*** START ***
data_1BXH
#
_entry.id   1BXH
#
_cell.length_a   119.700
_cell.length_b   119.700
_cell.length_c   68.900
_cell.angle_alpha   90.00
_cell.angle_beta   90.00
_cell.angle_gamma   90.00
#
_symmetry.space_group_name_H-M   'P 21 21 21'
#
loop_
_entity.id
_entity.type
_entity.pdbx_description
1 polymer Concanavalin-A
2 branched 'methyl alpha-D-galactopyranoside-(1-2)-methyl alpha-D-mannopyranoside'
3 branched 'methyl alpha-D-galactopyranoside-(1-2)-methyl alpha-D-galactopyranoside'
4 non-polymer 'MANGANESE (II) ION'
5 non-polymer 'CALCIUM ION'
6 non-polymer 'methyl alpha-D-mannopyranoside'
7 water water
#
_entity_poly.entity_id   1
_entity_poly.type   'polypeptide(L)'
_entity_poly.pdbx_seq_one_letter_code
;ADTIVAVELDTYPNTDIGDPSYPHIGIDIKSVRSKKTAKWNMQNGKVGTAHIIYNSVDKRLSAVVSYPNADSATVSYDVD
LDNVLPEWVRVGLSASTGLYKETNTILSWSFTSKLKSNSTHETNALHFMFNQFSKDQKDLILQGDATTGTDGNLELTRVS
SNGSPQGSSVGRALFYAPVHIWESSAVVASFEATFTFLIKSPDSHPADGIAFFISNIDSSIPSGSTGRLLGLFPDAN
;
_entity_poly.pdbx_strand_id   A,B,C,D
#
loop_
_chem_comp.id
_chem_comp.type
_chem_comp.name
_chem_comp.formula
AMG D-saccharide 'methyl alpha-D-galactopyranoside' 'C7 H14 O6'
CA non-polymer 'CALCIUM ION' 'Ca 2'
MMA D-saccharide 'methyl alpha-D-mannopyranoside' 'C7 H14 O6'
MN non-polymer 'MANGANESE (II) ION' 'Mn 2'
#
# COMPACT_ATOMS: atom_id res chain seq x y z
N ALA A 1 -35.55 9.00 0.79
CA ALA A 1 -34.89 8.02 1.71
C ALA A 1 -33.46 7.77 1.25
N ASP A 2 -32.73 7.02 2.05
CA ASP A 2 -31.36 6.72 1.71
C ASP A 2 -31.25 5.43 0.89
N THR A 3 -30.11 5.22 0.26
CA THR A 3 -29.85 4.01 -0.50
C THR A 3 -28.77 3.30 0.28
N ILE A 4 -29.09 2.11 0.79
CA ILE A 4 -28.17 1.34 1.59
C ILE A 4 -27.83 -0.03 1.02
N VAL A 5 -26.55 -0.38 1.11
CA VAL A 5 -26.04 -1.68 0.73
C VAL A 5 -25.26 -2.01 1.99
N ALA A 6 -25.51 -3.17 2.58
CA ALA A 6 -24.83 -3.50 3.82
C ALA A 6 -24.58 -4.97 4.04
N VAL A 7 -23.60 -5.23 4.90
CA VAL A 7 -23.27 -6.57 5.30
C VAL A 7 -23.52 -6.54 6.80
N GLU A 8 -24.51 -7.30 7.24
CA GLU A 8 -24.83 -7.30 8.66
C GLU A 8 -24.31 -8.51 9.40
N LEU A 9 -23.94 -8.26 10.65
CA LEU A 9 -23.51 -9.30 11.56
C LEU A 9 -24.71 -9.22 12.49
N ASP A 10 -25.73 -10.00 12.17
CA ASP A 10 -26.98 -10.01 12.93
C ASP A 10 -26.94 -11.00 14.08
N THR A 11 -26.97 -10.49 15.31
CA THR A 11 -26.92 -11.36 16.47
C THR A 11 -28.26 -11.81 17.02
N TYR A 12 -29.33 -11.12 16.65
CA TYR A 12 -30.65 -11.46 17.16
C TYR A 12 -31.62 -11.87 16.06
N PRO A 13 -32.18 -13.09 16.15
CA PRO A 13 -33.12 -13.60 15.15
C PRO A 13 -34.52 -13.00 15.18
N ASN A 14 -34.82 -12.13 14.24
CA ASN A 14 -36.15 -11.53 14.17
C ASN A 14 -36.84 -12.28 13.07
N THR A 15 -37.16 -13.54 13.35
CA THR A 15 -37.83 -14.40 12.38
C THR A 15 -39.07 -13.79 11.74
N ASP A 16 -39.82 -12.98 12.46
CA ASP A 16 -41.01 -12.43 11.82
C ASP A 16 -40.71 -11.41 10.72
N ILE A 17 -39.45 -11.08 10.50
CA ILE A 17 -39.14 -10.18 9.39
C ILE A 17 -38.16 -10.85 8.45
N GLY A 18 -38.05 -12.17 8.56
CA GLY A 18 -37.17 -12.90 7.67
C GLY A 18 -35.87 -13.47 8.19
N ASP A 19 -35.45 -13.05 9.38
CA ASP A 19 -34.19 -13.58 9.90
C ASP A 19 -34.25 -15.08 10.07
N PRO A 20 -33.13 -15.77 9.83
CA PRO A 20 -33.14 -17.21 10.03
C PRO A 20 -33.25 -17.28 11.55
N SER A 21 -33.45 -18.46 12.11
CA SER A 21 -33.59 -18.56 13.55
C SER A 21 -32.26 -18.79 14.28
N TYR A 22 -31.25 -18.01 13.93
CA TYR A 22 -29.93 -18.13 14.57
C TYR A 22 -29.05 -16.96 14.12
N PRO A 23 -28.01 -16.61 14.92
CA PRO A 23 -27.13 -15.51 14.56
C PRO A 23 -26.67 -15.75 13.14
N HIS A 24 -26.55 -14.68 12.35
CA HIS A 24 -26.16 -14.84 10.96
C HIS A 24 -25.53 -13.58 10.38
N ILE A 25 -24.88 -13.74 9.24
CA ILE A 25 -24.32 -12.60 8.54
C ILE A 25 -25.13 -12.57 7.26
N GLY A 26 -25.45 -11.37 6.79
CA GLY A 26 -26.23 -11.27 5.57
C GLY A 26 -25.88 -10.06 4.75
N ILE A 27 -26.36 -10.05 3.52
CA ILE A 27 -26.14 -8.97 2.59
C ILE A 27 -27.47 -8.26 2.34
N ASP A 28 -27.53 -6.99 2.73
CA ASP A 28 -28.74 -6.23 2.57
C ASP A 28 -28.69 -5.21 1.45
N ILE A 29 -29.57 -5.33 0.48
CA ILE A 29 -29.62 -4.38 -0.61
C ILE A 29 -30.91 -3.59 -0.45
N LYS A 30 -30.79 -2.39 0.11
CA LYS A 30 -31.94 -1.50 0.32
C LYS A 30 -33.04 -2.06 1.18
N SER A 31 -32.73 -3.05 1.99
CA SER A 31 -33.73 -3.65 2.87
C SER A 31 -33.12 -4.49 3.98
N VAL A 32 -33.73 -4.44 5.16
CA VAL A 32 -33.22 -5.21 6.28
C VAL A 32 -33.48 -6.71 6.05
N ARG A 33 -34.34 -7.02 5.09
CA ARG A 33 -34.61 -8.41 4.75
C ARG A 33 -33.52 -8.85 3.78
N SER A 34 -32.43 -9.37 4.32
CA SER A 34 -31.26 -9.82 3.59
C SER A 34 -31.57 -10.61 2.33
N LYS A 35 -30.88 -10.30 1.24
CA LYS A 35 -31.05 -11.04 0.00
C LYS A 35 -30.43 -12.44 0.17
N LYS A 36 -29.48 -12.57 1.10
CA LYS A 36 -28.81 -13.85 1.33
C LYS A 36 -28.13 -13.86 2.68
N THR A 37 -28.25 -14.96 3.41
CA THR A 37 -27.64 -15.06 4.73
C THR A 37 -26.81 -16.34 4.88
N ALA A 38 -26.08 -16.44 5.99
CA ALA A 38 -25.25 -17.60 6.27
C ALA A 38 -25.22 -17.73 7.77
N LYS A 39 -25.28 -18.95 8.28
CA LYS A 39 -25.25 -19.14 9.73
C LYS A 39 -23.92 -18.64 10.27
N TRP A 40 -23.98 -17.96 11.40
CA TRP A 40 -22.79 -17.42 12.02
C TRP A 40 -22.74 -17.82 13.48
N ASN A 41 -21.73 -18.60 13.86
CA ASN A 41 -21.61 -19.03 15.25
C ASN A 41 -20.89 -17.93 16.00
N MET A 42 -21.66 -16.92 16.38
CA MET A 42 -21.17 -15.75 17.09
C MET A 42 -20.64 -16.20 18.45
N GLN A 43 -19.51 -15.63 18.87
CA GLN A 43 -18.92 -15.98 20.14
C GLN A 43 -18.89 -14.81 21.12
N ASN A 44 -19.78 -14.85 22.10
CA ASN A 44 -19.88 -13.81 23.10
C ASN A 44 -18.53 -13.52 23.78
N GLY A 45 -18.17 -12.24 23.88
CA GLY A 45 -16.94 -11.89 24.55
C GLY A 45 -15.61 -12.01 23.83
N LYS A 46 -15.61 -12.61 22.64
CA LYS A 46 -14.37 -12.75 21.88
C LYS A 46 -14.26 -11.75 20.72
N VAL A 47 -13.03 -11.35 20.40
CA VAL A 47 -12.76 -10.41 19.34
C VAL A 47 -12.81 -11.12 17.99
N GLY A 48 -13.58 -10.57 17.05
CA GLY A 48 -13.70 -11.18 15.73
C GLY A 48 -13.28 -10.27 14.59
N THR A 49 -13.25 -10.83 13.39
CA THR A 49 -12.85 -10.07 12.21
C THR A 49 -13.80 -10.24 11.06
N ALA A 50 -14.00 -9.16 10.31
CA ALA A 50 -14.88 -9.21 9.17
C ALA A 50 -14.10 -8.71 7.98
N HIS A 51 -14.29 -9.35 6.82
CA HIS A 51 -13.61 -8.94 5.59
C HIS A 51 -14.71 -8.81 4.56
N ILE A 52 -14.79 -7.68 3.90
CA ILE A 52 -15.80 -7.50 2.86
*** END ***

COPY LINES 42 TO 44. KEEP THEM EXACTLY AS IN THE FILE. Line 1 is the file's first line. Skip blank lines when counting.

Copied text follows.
MMA D-saccharide 'methyl alpha-D-mannopyranoside' 'C7 H14 O6'
MN non-polymer 'MANGANESE (II) ION' 'Mn 2'
#